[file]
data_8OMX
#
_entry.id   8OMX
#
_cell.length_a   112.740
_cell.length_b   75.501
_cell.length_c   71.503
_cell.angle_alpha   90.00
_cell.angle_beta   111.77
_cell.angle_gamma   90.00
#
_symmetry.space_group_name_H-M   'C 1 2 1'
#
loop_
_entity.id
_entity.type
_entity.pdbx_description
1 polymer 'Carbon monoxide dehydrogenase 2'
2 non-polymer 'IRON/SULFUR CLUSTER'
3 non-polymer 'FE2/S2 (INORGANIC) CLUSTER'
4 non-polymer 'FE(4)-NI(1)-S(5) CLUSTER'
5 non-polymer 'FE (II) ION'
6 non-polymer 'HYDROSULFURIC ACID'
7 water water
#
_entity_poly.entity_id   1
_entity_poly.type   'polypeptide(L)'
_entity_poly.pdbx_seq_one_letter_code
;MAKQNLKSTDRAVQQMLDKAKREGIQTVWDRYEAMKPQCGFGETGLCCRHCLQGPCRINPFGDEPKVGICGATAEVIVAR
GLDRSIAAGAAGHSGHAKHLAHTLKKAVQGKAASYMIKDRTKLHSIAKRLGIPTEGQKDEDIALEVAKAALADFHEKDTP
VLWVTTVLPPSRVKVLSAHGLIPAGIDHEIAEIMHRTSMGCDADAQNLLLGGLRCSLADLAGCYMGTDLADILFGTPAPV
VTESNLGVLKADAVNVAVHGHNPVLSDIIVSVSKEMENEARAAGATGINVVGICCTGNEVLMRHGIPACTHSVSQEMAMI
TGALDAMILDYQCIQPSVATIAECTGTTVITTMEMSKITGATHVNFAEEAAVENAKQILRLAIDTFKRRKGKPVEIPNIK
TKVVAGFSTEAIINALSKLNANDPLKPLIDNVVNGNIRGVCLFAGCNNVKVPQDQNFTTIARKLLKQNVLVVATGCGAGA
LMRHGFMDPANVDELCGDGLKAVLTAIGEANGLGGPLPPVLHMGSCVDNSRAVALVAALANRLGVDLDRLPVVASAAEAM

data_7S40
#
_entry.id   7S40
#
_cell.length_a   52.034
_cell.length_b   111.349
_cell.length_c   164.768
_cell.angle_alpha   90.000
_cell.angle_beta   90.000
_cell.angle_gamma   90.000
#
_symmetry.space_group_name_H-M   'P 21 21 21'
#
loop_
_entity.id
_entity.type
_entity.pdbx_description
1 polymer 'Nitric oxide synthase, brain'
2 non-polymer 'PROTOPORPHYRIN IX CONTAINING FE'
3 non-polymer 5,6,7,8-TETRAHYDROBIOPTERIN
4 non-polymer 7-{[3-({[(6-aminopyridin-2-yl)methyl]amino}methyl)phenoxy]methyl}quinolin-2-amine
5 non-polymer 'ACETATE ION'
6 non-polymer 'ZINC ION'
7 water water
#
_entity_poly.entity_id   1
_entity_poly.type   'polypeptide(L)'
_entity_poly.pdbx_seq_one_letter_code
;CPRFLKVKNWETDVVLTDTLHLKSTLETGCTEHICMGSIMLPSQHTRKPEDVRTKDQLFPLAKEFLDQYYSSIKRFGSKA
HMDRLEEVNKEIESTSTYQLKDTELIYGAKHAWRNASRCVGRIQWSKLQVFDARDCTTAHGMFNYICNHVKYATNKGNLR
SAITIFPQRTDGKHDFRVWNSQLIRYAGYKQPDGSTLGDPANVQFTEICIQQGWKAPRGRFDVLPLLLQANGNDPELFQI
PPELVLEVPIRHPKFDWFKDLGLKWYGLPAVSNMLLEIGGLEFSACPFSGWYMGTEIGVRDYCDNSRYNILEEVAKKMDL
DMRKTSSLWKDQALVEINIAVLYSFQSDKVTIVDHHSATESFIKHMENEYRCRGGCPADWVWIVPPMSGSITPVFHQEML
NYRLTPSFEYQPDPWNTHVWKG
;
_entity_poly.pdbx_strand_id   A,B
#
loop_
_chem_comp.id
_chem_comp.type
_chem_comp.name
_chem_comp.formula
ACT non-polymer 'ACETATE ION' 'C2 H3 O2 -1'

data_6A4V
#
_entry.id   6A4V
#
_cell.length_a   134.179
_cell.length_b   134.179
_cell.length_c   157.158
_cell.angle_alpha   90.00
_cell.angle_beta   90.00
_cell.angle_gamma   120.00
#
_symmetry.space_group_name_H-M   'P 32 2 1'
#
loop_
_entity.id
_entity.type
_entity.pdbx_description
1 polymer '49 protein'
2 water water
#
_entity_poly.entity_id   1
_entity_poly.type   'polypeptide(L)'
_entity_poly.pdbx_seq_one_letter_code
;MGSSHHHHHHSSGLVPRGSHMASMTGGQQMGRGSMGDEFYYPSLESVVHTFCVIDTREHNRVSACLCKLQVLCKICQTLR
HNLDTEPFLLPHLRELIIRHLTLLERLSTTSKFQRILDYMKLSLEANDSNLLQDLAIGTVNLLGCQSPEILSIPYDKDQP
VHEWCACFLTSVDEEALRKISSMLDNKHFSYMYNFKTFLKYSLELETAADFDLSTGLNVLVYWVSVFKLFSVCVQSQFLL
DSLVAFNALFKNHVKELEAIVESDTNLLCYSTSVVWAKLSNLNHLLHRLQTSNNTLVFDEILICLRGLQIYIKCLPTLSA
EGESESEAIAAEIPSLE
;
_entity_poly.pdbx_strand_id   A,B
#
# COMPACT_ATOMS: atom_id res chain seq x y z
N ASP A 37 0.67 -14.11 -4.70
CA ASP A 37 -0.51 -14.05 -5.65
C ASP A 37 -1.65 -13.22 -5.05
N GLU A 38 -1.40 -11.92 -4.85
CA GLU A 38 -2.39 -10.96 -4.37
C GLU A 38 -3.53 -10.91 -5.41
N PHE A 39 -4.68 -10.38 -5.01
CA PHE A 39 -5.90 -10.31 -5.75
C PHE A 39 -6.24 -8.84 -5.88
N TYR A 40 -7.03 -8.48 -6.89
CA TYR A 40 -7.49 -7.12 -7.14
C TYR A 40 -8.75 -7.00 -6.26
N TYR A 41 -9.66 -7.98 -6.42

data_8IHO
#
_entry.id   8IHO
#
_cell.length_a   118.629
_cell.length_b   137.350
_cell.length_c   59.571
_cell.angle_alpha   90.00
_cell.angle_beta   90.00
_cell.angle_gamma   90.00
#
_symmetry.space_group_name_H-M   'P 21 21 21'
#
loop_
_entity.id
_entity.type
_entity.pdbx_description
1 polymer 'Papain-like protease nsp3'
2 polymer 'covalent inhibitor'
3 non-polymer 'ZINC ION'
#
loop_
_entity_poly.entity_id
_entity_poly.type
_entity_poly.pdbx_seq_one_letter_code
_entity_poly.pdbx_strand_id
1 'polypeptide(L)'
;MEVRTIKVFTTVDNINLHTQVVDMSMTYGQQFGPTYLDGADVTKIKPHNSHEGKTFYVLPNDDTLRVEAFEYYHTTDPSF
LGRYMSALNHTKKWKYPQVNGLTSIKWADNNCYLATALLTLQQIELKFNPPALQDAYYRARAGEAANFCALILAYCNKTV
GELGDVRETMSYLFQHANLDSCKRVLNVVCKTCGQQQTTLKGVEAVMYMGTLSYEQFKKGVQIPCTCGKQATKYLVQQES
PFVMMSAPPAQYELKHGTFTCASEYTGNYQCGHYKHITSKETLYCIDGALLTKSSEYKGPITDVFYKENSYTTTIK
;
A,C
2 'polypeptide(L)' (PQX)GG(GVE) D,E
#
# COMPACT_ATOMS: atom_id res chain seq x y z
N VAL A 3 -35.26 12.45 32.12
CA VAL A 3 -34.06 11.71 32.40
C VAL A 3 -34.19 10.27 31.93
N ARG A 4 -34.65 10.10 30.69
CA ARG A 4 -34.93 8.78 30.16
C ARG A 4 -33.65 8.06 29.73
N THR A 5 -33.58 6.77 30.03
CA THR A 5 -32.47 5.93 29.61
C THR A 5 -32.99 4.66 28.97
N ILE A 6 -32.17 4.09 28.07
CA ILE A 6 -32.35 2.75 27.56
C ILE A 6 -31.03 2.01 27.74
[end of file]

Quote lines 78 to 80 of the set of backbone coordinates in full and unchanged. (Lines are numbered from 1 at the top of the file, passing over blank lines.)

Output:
ACT non-polymer 'ACETATE ION' 'C2 H3 O2 -1'

data_6A4V
#